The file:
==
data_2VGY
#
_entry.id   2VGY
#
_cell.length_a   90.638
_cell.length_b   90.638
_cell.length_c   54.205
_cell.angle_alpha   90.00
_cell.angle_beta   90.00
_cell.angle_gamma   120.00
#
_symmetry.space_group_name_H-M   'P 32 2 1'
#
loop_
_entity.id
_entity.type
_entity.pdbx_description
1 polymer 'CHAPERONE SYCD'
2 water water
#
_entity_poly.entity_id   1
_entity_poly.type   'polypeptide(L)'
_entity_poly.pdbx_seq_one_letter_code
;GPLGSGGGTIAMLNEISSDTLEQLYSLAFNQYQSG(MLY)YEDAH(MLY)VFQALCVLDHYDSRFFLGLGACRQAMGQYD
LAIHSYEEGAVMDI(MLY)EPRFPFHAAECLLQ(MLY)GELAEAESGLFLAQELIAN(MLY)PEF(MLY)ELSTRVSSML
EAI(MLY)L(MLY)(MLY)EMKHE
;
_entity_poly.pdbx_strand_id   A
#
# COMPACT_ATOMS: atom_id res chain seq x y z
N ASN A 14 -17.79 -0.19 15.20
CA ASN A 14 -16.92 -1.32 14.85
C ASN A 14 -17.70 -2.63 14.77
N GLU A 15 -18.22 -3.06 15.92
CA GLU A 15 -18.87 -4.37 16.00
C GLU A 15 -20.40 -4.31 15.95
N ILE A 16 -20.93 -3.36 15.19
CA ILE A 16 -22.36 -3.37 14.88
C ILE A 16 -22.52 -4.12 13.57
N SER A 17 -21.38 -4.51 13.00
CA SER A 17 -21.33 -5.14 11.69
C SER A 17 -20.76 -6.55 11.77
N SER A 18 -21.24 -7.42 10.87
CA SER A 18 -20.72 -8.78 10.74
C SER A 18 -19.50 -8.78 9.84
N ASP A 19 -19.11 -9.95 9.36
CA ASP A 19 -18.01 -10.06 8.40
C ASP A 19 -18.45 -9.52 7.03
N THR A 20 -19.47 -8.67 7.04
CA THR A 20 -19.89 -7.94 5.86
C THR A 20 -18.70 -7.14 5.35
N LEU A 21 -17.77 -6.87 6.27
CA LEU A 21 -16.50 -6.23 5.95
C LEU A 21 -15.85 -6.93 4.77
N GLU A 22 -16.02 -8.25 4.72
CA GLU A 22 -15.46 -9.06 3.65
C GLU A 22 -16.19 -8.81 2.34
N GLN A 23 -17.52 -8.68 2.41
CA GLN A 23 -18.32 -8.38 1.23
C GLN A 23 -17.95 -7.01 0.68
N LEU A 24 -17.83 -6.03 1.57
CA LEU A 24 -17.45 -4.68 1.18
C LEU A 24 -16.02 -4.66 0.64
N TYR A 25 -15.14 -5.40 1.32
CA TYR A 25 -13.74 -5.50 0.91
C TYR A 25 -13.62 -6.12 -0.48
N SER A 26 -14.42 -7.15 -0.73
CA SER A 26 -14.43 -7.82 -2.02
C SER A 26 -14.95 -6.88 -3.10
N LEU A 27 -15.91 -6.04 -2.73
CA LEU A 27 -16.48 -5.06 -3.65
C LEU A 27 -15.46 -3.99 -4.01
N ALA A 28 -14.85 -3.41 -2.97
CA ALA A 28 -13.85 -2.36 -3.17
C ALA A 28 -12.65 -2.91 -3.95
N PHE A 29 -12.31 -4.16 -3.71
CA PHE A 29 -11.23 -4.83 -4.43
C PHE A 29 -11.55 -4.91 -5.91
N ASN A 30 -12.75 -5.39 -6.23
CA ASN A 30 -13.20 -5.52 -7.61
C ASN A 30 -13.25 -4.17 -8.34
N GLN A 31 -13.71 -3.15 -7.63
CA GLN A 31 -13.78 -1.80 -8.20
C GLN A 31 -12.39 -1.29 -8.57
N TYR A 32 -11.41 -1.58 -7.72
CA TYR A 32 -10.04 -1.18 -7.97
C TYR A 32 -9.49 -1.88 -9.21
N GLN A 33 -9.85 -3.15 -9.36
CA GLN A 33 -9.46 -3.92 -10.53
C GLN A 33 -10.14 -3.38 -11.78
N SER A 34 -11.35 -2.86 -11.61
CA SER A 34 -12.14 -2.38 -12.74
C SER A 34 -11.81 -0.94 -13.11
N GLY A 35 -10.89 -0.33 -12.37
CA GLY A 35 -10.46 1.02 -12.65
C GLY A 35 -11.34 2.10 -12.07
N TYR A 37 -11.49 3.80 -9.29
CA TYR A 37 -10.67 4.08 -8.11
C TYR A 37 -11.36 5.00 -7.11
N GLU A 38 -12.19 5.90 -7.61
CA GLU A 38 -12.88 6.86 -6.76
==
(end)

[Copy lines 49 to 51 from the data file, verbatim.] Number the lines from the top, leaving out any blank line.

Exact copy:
N THR A 20 -19.47 -8.67 7.04
CA THR A 20 -19.89 -7.94 5.86
C THR A 20 -18.70 -7.14 5.35